In a commonly used variation of the above recycling arrangements, the dirt and grease removal and recycling loops may be combined. In this case, scouring liquor may be removed from the bottoms of the bowls only, or from top and bottom, and passed first through the dirt removal equipment, then through the primary grease centrifuge.

Some scourers recycle rinse water (see Figure 2.4). The flowdown from the first rinse bowl can be treated to make it suitable for addition to the feed to the final rinse bowl. Normally, this is accomplished by removing dirt in a hydrocyclone and processing the water through a membrane filtration plant to remove other impurities.

It is normally necessary to purge dirty liquors which collect at the bottoms of the rinse bowls, but this is not always the case.

–  –  –

Purging of rinse bowls will depend upon the efficiency of the bowls. Some modern scours have rinse bowls discharge controlled by solid detectors, but generally rinse bowls merely have a timed discharge of bottom liquor which operates automatically whatever the state of the liquor [208, ENco, 2001].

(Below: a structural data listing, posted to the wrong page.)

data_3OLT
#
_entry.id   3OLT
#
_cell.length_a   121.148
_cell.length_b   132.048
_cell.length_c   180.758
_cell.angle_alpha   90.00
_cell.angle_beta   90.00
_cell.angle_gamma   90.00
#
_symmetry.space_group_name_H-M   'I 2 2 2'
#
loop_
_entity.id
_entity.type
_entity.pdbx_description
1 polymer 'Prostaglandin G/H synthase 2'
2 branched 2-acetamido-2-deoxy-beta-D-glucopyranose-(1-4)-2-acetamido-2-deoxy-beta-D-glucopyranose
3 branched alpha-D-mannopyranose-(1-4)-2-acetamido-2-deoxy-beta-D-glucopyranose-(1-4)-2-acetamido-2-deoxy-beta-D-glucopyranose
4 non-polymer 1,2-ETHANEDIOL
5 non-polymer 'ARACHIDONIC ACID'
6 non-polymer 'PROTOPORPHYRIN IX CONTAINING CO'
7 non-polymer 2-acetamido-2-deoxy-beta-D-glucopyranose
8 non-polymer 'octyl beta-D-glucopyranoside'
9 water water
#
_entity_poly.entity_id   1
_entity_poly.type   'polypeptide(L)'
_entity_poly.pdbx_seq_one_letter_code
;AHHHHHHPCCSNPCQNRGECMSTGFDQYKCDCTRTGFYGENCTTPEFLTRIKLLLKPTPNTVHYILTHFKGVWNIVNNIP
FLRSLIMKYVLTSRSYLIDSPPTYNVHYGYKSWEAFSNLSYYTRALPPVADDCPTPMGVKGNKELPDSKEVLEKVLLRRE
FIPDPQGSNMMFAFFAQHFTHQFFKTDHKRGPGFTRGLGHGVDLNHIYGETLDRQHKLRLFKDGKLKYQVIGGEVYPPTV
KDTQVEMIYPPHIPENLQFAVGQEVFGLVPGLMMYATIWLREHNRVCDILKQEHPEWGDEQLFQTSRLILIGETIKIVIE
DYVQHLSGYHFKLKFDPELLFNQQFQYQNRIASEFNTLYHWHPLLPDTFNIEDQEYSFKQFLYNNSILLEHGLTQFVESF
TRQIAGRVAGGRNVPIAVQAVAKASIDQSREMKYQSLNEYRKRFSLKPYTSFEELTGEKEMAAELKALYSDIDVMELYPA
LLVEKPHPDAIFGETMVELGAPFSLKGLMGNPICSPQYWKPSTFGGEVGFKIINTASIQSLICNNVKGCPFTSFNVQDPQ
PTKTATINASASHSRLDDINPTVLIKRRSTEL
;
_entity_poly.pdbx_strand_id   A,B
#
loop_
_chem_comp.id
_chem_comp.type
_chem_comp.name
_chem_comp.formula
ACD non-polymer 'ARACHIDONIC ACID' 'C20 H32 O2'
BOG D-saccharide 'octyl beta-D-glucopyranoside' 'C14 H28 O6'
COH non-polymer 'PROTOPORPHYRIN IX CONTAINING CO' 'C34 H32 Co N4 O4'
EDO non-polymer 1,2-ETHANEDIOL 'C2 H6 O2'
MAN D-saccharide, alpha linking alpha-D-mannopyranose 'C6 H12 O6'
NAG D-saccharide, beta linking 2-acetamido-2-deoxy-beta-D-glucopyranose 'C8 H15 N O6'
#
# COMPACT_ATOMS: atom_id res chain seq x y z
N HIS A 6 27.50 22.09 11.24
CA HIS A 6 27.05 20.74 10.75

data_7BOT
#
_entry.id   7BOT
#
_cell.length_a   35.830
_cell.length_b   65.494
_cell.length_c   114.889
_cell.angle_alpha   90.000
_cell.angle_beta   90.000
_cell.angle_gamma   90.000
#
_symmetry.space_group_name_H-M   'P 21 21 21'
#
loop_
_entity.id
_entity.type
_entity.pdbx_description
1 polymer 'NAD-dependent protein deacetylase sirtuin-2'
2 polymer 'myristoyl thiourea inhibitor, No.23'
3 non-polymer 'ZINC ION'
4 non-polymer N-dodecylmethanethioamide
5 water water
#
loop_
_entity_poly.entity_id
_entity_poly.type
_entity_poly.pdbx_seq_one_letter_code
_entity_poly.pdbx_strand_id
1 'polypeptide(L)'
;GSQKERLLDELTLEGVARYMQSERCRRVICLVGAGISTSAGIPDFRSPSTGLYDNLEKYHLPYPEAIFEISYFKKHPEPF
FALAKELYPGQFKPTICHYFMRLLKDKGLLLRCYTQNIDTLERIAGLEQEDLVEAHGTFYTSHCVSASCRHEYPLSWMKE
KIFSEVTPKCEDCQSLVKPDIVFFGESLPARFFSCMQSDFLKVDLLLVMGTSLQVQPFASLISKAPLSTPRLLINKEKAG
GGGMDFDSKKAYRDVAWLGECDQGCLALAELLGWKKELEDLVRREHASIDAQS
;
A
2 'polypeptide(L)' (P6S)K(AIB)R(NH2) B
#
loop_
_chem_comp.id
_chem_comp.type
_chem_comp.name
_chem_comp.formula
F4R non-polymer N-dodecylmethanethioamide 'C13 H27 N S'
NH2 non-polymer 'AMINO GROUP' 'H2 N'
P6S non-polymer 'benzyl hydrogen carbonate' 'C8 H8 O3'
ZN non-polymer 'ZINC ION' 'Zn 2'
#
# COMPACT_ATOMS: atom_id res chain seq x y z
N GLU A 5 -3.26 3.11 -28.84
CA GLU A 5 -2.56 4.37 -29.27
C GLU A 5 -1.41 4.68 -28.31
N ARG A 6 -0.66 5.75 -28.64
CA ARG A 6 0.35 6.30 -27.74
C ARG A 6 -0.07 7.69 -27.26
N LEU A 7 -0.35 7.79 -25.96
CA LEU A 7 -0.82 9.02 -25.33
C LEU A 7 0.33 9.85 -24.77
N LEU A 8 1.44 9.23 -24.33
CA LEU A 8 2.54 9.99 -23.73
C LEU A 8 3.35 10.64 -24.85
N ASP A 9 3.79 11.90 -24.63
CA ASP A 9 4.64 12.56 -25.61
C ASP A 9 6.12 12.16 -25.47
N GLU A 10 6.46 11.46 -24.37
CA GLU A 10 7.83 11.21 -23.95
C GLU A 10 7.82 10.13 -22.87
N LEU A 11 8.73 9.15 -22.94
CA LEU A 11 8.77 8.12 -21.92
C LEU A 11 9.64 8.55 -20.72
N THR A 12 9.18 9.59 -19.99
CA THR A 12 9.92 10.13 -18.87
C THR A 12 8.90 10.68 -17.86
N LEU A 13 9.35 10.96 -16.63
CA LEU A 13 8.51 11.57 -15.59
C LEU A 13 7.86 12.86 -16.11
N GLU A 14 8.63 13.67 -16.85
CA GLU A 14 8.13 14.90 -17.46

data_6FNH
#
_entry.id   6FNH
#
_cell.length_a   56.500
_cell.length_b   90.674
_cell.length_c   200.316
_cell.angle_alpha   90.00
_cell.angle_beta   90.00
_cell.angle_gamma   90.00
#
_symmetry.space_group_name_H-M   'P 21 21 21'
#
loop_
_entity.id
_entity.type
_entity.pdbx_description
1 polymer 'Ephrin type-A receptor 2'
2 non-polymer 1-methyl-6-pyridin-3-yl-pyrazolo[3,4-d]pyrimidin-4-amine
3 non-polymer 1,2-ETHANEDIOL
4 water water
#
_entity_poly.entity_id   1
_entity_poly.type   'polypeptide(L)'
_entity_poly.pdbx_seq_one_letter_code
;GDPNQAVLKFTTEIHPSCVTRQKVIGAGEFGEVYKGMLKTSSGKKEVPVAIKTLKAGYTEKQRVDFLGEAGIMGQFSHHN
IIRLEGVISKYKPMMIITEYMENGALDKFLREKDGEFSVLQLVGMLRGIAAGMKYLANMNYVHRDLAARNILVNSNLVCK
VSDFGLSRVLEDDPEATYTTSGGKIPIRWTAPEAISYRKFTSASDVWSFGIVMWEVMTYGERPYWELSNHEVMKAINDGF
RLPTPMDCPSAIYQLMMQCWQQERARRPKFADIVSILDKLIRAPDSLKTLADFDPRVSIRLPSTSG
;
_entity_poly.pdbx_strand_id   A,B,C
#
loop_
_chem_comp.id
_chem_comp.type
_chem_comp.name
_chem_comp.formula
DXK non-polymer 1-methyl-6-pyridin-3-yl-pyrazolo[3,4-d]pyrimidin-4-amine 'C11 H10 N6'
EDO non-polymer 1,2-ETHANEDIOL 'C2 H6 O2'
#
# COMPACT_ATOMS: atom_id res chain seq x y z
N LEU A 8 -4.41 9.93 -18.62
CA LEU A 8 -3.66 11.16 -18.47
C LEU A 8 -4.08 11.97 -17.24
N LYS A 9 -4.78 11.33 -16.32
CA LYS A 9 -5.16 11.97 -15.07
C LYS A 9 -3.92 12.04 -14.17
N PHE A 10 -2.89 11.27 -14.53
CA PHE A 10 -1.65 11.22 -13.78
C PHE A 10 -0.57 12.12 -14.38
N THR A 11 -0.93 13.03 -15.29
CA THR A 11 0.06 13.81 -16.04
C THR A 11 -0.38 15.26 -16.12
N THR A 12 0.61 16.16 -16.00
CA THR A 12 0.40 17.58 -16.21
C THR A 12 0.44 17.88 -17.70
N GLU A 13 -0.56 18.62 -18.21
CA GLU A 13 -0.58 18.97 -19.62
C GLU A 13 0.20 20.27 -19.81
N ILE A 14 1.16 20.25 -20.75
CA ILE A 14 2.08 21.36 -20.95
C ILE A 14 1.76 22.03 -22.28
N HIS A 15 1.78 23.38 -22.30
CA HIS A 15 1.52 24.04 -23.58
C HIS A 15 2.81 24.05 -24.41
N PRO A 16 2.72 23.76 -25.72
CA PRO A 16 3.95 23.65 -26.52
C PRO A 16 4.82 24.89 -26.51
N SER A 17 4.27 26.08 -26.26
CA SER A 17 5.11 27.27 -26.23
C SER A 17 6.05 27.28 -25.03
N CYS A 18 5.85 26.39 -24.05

The dirt removal and grease recovery loops described above serve several purposes. They save water, by recycling effluent to the scour, and they act as a process-integrated partial effluent treatment. The recovered wool grease can be sold, although the market for this by-product has been variable in most recent years. Finally, since the discharges from the loops are the only points at which heavily contaminated scour liquors are discharged, valves and meters at these points can be used to control the rate of water usage in the scouring section.